Cover 28 is placed over housing 30 with inner face 42 facing and aligned with the open housing interior. The cover is then advanced, i.e. lowered, to fit the cover outer margin within wall portion 40 and seat groove 46 on gasket 48, thereby closing what would otherwise be the open front of the housing. Wall portion 40 is then rolled over, i.e. crimped, onto outer face 44, forcing the two parts 28, 30 together and compressing gasket 48 in the process to form sealed enclosure 31. The assembled condition can be seen in FIGS. 2 and 3 where the sealed joint that has been created endows the enclosure with a circular perimeter ridge 50 that can, if desired, be used for mounting the sender on module 20.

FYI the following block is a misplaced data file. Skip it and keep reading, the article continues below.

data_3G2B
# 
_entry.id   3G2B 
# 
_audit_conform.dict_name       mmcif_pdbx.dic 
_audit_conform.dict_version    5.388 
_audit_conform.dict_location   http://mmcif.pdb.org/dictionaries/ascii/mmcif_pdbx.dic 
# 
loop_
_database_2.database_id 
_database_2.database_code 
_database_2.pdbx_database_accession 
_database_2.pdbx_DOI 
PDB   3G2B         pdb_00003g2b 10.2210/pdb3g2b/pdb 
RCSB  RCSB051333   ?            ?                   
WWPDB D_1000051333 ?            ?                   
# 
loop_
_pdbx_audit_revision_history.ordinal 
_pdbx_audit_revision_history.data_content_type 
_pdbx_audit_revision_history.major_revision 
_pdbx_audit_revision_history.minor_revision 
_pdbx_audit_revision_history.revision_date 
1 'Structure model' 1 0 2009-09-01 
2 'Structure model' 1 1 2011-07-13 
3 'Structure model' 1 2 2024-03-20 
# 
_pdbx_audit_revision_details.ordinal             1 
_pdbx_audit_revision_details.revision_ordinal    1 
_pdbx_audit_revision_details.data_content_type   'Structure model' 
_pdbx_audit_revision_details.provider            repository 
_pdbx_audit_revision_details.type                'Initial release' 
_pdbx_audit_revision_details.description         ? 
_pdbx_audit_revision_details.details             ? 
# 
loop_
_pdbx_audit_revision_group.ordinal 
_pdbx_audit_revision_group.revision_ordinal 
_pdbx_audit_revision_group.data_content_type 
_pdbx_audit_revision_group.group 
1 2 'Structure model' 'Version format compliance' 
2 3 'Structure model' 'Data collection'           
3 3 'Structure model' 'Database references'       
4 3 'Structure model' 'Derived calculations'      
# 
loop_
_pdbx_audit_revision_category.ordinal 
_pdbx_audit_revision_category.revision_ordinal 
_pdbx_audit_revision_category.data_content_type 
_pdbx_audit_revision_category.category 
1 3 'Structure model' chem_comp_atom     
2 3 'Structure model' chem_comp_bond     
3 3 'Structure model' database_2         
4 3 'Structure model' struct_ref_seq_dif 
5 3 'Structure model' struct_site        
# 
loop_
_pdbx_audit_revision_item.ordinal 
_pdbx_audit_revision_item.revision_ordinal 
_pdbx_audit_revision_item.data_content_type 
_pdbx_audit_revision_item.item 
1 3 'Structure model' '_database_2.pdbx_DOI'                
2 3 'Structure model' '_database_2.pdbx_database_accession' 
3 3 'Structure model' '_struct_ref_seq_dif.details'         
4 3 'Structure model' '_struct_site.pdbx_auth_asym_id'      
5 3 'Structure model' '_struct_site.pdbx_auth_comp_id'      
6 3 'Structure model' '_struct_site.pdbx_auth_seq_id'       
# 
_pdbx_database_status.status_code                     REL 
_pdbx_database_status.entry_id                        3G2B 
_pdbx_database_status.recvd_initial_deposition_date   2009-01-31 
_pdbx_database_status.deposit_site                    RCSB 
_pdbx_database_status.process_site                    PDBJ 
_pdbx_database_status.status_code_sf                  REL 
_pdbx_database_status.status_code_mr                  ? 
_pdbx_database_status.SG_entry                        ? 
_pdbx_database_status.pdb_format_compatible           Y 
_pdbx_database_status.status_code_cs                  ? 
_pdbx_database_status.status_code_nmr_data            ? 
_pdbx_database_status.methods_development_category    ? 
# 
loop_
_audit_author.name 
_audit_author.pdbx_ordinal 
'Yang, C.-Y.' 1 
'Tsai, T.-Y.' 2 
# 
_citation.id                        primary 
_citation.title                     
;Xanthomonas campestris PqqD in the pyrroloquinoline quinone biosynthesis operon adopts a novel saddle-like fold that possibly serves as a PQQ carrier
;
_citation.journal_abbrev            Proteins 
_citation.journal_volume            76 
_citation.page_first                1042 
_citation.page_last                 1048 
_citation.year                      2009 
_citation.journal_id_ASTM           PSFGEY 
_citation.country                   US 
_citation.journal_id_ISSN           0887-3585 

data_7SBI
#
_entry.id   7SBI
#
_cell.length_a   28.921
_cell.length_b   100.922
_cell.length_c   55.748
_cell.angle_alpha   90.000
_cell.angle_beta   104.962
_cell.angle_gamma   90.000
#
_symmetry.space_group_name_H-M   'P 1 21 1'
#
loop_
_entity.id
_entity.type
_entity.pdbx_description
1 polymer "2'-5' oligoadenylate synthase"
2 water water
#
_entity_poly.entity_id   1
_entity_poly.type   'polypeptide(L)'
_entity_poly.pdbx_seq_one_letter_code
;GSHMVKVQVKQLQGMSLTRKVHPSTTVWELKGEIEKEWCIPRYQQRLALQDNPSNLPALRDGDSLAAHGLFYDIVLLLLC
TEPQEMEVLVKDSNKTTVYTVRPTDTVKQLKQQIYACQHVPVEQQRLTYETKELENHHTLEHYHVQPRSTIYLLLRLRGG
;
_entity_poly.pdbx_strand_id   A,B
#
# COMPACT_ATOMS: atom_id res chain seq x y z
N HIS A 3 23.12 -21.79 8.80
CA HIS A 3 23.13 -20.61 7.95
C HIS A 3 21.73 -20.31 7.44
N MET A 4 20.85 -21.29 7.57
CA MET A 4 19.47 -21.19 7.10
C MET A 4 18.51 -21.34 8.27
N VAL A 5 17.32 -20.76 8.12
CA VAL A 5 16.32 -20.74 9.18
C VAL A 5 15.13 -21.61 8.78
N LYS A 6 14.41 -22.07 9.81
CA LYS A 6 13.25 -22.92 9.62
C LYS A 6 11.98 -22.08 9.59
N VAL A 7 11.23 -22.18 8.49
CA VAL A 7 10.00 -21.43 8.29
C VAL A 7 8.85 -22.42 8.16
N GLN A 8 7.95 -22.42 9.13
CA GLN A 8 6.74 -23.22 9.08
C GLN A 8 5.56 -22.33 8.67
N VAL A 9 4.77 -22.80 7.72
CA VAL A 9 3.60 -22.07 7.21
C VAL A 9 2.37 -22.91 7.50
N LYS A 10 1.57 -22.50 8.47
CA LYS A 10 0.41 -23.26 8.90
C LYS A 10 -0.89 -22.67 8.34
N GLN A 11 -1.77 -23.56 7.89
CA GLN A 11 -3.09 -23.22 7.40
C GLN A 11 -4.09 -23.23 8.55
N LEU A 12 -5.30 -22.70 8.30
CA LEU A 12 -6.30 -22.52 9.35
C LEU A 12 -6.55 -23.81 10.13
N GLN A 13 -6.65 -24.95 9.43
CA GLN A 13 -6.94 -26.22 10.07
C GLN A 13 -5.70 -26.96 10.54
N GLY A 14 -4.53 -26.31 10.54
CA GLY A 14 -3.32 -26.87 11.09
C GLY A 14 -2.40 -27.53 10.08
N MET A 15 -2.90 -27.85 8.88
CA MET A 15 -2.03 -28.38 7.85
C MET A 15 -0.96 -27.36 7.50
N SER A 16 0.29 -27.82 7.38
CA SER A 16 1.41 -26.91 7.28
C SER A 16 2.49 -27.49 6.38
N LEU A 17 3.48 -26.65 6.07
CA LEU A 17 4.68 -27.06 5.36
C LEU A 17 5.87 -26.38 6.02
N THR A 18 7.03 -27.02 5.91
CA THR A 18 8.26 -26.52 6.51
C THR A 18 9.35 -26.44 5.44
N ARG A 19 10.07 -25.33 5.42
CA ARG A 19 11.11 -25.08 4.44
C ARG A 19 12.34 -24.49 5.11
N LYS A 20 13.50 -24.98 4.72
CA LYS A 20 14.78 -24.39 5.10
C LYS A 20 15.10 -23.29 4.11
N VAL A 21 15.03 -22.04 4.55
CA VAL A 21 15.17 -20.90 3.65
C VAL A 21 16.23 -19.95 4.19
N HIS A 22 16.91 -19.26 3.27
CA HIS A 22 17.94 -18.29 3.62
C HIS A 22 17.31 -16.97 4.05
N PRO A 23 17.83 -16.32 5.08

Sender 26 comprises a movement, 52 shown by itself in FIG. 6. Movement 52 is housed within enclosure 31 as shown by FIG. 7. Movement 52 comprises a magnet 54 magnetized along its length (see FIG. 4 also) to provide respective North and South poles at opposite rounded tip ends 56, 58 respectively of the diameter of the movement. Magnet 54 has flat front and rear faces, giving it a uniform thickness, but it has a narrowing taper in the direction of each tip end. Movement 52 further comprises an electrically conductive contact arm mounting bracket 60 for mounting an electrically conductive contact arm 62 on magnet 54. An electrically conductive eyelet 64 holds the two parts 54, 60 together.